Friday, February 25, 2022

Insight: Gone but certainly not forgotten

Sir Paul McCartney
By Ed Pierce
Managing Editor

Last week’s revelation that Sir Paul McCartney would be performing in a concert this June in Baltimore after an Orioles baseball game wasn’t shocking, but the social media comments thereafter were to me.

More than 75 percent of those comments on an Orioles fans Facebook page mentioned that they either didn’t know who Sir Paul McCartney is or claimed to have never heard any of his music. That left me feeling a little sad and suddenly very old.

It got me to thinking if those people had never heard of McCartney’s music, what else hadn’t they heard of? This transcends the concept of “Cancel Culture” in my opinion and leaves me wondering about how little a footprint newsmakers and popular items leave behind in our 24 hours news cycle society.

Coveted and must-have toys, the latest fashion trends, actors and politicians, and billions spent on advertising nationwide apparently cannot embed some things into the collective American consciousness today. I call it "transcendental memory syndrome."

Without further fanfare, here are a few other items or companies that have long since been forgotten.

Who today remembers Green Goddess salad dressing? Once the rage in restaurants and on supermarket shelves from coast to coast in the 1970s, now Green Goddess is nowhere to be found. Loaded with creamy mayonnaise, avocados and green herbs and spices, the concoction once rivaled Italian, French, Ranch, Blue Cheese and Thousand Island as a leading salad topping but you would be hard pressed to find it now on any restaurant menu.

Two decades ago, you could find me driving my blue 1996 Pontiac Firebird. Growing up I had always wanted a muscle car and came close several times to buying a Pontiac Trans Am after watching Burt Reynolds drive one in the “Smokey and the Bandit” films.

But at that time, my budget was minimal, and I had to settle for a 1986 Pontiac Grand Am, a smaller, more compact, and less powerful 4-cylinder cousin of the Trans Am. But 10 years later, I traded in my Grand Am for a 1996 V-6 stick shift Pontiac Firebird and I was living my dream.

These days there are very few Pontiacs remaining on American roads, with the last one rolling off GM’s assembly line in 2010. Now just 12 years later does anyone even remember Pontiac vehicles, let alone still have one?

Through the decades of my adult life, many dazzling upstart soda brands have come and gone. Off the top of my head, I can think of Jolt Cola, Surge Cola, Orange Slice, Crystal Pepsi, Orbitz, and Aspen.

Jolt Cola was made in my hometown of Rochester New York and was a precursor in 1985 to today’s energy drinks with an original slogan of “All the sugar and twice the caffeine.” Later the “sugar” was dropped from the slogan and the last time I saw Jolt Cola being sold, it was about 2006 at my neighborhood dollar store. 

Same thing for Surge Cola. It was produced and distributed by Coca Cola originally as a competitor to Mountain Dew in the late 1990s. Surge Cola had a distinct citrus taste, bright green in color and featured an extensive promotional campaign with catchphrases such as “Life’s a Scream” and “Feed the Rush.” By 2004 however, Surge Cola joined Jolt Cola as long forgotten passing fads in popular culture.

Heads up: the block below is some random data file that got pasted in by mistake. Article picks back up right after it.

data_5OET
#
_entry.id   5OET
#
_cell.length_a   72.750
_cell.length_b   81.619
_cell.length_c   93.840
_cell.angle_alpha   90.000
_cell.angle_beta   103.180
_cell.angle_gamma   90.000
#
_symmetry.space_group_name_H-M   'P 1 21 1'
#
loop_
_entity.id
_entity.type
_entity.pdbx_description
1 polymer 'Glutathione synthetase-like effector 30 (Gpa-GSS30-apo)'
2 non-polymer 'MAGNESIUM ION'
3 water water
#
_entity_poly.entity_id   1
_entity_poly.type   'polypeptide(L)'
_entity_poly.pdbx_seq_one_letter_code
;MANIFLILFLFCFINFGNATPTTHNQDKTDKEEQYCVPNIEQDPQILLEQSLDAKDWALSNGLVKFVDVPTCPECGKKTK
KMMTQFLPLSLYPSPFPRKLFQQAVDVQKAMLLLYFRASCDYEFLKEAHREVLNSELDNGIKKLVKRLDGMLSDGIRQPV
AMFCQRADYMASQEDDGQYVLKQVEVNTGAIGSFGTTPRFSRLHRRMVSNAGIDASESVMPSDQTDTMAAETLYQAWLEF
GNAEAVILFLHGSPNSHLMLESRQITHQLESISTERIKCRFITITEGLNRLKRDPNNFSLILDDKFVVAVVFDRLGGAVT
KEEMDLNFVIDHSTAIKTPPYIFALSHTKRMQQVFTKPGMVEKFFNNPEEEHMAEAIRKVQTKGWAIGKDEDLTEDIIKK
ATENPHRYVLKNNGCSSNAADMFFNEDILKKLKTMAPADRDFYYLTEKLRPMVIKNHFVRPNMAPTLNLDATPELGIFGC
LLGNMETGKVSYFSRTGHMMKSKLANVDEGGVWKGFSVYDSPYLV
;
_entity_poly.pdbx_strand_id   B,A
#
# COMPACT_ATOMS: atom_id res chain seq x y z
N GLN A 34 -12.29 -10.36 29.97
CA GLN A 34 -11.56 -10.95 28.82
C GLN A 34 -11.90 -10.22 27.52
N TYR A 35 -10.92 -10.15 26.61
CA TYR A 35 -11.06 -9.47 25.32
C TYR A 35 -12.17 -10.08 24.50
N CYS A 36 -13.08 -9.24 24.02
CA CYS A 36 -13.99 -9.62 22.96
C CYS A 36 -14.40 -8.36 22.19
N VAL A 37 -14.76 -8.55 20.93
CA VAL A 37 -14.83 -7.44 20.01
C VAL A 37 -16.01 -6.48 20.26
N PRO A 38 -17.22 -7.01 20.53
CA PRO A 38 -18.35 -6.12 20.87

Add Zima to that list too. Sometime in the 1990s, I first noticed Zima in stores, and it was marketed by Coors as a light alcoholic wine cooler-type of alternative to beer. Frequently the target of jokes by late-night television comedians for its non-masculine qualities, Zima ceased production and it was erased from public awareness.

Early in my career as a journalist, I was given a Minolta 35mm camera as a gift and I used it extensively from the mid-1970s into the 1990s. With the rise of digital photography technology in the 1990s, 35mm film became harder to find and develop, so my Minolta was relegated to the sidelines in favor of a digital Nikon camera. I loved the quality of the images it captured though and was saddened to hear the news when the Minolta company went out of business in 2003. Does anyone out there even remember the Minolta brand today?

With my parents living in Florida in the 1980s, it was handy to board an Eastern Airlines flight to go visit them. I also found American West Airlines practical when I was flying to Phoenix, Arizona where I was stationed for a time in the U.S. Air Force. It’s unlikely anyone under the age of 40 will have ever heard of either of those airline carriers - or Northwest Airlines, Mohawk Airlines, Braniff Airlines, Pan American, US Airways and Continental Airlines too.

Between my freshman and sophomore years of college, I worked the summer at Carroll’s Hamburgers. Nobody today remembers that franchise and few recall Burger Chef, a restaurant chain my father would stop at for a quick meal when driving along the New York State Thruway.

It's been said that no matter how hard we try, time goes on. But despite the passing of time, Sir Paul McCartney remains a big deal for me and always will. <


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